“Don’t part with your illusions. When they are gone, you may still exist, but you have ceased to live.” — Mark Twain, 19th century American author and humorist
Our values are what we value. Each of us has a hierarchy of values. This is our sense of what’s most through to what’s least important. Our values hierarchy is a lengthy one. It includes things like, health, family, security, wealth, cooperation, competitiveness, meaningful work, peace of mind, making a difference, friendships, innovation, status, happiness, freedom, adventure, spirituality, power, accomplishment, wisdom, love, creativity, integrity, participation, service, loyalty, pride, progress, teamwork, growth and development, helping others, physical or sensory pleasures, quality, order, control, respect, self-image, and the like.
Our values hierarchy sets our priorities. It determines where we spend our time. For example, do we choose to watch TV or invest that time in personal improvement? Do we sleep longer or go jogging? Do we spend time with our family or take on that extra project with heavy out of town travel? Do we take personal glory or share the recognition with our team? Do we trade up to that larger house now or invest that extra money to reap compounded financial rewards later? Who gets invited to important meetings? Which items get highest priority on the agenda? How much time is spent with customers and those doing the serving? These are important questions because we invest our time in those areas we value most.
Our values can conflict with each other. They create many paradoxes to be balanced and managed. For example, business success and family time are both high on my values hierarchy. One evening when our son Chris was about two and half years old, I was heading out the door on another trip, Chris turned in his high chair, focused his big blue eyes up at me and asked, “Are you going home now daddy?” (about six months later I called Heather from my hotel room. His younger sister Jennifer answered the phone and asked, “Are you my real daddy?” If Heather and I didn’t have such a close and trusting relationship, I might begin to wonder…).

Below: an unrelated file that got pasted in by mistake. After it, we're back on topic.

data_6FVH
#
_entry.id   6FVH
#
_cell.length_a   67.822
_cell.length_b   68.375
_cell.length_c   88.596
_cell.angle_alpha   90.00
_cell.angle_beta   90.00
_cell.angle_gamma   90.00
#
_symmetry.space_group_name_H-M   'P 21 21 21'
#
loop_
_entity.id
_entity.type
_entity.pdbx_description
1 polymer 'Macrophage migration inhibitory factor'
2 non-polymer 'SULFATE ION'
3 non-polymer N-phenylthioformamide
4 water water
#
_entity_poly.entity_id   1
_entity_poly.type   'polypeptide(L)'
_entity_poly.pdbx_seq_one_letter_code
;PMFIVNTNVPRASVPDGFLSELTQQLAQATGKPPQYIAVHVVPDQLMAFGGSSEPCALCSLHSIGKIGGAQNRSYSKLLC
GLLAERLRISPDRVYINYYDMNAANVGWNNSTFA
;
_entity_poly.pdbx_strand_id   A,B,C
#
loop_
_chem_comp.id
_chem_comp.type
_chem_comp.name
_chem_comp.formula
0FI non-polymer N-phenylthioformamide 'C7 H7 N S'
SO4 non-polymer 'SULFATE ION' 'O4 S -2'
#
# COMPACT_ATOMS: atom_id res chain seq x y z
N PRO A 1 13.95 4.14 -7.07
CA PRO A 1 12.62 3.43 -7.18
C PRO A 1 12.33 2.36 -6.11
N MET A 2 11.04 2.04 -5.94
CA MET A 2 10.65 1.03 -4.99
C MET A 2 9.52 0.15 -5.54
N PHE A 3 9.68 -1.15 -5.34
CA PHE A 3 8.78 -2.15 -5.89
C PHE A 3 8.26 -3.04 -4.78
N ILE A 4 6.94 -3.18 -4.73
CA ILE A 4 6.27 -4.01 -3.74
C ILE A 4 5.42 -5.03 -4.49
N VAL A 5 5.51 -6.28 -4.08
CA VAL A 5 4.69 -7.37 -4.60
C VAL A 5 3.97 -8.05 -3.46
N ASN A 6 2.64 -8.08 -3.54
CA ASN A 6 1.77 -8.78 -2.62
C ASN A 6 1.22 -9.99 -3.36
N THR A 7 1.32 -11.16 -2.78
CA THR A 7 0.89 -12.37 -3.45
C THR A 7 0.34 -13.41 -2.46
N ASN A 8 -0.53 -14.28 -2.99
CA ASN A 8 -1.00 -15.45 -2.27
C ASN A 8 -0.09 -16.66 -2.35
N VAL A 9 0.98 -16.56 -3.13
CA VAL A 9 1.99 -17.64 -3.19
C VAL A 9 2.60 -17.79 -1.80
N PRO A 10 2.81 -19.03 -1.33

The conflict between my business and family has been my biggest values conflict. Both are important to me. But at that point in my life, I was drifting toward becoming a business success and a family failure. Unless I changed, I would become “Uncle Dad” and Heather would be a single mother with a part-time husband dropping in occasionally. To change that, I put a “personal travel policy” in place that said I wouldn’t be away from home on Friday, Saturday, or Sunday night. I would also keep trips to no more than three nights away at one time.
Over the years I have missed out on speaking, workshop, and retreat business using this approach. At times I haven’t looked very responsive or accommodating to important customers (another key value of mine). But that travel change and moving my office into our house improved our family time. And my business has prospered.